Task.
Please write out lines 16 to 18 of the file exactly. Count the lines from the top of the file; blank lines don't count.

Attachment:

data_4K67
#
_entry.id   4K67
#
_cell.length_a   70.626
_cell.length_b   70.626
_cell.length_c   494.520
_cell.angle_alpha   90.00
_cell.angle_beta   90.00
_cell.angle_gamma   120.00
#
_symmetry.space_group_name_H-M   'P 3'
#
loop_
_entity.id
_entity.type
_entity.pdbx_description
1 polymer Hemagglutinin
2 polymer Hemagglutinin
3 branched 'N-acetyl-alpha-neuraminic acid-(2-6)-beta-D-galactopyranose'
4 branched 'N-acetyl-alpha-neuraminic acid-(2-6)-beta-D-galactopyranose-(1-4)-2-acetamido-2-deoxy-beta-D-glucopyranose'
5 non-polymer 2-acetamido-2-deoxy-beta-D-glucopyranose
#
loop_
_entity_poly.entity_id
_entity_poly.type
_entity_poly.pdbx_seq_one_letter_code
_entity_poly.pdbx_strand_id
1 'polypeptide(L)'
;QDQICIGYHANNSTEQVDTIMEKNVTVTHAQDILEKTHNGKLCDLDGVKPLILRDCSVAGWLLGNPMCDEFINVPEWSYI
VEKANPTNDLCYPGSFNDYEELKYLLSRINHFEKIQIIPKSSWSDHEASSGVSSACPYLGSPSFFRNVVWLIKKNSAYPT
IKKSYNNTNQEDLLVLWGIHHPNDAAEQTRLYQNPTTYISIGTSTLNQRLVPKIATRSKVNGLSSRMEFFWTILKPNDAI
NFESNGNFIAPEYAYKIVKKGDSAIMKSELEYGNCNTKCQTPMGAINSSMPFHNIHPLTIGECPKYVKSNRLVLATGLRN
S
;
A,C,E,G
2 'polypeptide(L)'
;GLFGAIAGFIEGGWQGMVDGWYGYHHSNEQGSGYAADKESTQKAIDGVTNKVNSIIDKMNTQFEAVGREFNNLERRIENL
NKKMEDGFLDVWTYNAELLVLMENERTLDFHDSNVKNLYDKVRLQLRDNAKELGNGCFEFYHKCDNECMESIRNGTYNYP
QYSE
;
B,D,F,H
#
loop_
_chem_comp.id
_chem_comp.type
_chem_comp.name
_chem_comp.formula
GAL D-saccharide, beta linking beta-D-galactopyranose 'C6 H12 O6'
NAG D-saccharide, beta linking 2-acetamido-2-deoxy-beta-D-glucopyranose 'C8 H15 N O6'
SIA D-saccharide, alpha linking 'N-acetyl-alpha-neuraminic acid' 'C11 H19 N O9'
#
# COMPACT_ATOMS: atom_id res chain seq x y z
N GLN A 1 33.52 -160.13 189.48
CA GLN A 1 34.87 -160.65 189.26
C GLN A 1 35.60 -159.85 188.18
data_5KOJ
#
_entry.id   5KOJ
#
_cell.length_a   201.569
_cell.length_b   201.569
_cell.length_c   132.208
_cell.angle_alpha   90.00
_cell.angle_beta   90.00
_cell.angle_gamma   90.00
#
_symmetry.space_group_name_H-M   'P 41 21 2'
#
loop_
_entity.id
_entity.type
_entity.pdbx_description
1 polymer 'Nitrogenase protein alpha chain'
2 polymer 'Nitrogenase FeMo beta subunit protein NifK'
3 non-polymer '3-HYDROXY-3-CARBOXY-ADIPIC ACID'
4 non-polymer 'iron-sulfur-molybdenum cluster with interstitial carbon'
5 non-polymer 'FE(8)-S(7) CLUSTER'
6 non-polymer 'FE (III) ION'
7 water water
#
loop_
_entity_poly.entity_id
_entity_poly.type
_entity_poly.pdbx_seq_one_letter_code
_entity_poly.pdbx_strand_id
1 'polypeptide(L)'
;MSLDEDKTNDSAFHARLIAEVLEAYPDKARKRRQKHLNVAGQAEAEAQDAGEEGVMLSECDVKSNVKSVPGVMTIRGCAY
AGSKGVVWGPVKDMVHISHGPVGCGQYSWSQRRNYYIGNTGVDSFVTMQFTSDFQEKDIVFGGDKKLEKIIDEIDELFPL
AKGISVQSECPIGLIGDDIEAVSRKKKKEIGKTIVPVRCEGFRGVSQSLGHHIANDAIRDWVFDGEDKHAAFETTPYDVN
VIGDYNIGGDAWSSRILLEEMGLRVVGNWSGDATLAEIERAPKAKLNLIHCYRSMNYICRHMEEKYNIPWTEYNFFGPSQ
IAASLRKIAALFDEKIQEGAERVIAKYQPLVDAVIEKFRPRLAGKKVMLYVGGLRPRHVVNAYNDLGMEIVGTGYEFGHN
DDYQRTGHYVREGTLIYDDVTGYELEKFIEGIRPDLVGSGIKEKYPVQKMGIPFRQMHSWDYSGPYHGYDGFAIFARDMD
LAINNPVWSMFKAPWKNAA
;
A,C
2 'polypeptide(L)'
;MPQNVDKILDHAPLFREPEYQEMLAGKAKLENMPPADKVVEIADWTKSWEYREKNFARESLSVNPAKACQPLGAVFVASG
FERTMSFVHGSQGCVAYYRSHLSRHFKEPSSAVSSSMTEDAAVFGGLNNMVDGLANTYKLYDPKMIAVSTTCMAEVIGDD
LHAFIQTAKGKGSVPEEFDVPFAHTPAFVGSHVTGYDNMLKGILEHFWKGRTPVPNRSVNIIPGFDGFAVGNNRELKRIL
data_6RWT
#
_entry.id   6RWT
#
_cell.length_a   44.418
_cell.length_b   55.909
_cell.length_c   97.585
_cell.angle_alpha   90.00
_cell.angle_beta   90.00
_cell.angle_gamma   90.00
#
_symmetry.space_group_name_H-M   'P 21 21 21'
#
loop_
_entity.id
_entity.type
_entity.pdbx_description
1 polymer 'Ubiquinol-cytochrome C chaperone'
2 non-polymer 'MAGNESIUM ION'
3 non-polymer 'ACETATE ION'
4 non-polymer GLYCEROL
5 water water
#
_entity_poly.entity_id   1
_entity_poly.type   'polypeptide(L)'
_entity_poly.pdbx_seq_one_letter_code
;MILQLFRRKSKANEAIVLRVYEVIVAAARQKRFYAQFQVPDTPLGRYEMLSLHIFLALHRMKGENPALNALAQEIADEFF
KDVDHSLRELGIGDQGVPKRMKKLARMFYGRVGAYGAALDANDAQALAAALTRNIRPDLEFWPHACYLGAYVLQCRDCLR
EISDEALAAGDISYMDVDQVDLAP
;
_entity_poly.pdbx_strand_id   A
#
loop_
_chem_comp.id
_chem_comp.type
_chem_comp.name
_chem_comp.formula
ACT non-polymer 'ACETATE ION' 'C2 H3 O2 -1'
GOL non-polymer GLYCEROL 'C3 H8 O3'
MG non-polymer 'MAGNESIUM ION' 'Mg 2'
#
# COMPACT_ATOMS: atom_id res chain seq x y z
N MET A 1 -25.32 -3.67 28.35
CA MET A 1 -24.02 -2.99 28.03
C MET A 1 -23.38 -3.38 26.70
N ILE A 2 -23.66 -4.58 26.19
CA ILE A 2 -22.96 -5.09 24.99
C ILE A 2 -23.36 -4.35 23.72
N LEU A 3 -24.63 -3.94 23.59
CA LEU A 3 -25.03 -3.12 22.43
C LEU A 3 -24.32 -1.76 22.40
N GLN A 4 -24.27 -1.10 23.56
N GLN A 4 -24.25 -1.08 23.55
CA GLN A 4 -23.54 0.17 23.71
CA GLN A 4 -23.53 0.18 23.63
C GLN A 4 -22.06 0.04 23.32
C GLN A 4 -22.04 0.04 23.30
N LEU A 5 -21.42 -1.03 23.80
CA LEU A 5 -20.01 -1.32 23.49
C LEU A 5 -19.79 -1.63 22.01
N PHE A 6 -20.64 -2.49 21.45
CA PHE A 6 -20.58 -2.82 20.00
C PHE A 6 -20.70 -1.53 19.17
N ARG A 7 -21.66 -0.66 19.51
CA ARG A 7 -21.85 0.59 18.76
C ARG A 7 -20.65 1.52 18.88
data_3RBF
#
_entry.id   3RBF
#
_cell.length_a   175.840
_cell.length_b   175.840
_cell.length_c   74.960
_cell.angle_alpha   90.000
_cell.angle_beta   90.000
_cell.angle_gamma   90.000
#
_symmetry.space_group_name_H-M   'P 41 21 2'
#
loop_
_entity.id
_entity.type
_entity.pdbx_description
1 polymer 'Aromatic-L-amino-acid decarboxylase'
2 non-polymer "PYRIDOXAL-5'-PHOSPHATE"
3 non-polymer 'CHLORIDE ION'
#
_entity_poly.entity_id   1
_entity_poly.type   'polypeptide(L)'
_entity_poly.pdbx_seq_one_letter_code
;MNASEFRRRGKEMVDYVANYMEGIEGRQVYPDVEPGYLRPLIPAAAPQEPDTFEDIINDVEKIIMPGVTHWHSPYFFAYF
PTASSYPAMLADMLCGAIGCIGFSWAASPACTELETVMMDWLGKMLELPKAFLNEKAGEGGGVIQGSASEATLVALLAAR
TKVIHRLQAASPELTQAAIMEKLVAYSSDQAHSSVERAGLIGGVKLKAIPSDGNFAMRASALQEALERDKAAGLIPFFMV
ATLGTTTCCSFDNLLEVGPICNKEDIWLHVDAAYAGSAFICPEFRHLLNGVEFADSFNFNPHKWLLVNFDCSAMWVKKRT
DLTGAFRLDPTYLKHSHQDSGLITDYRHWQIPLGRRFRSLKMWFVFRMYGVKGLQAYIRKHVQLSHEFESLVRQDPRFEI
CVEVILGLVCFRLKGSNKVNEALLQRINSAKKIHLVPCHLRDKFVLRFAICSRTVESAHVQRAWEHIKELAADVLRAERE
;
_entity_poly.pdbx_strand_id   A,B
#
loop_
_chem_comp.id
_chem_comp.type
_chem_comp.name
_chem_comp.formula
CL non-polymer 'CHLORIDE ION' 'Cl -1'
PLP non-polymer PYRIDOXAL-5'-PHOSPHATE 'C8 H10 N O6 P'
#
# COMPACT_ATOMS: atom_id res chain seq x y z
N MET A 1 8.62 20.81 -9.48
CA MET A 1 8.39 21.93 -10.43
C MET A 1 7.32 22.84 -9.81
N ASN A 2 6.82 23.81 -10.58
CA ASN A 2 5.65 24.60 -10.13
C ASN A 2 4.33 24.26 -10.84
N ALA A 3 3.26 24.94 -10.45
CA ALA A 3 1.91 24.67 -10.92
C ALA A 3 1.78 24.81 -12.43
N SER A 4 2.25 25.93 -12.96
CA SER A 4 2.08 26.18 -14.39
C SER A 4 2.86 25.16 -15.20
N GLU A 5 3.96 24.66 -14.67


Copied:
_entity.type
_entity.pdbx_description
1 polymer Hemagglutinin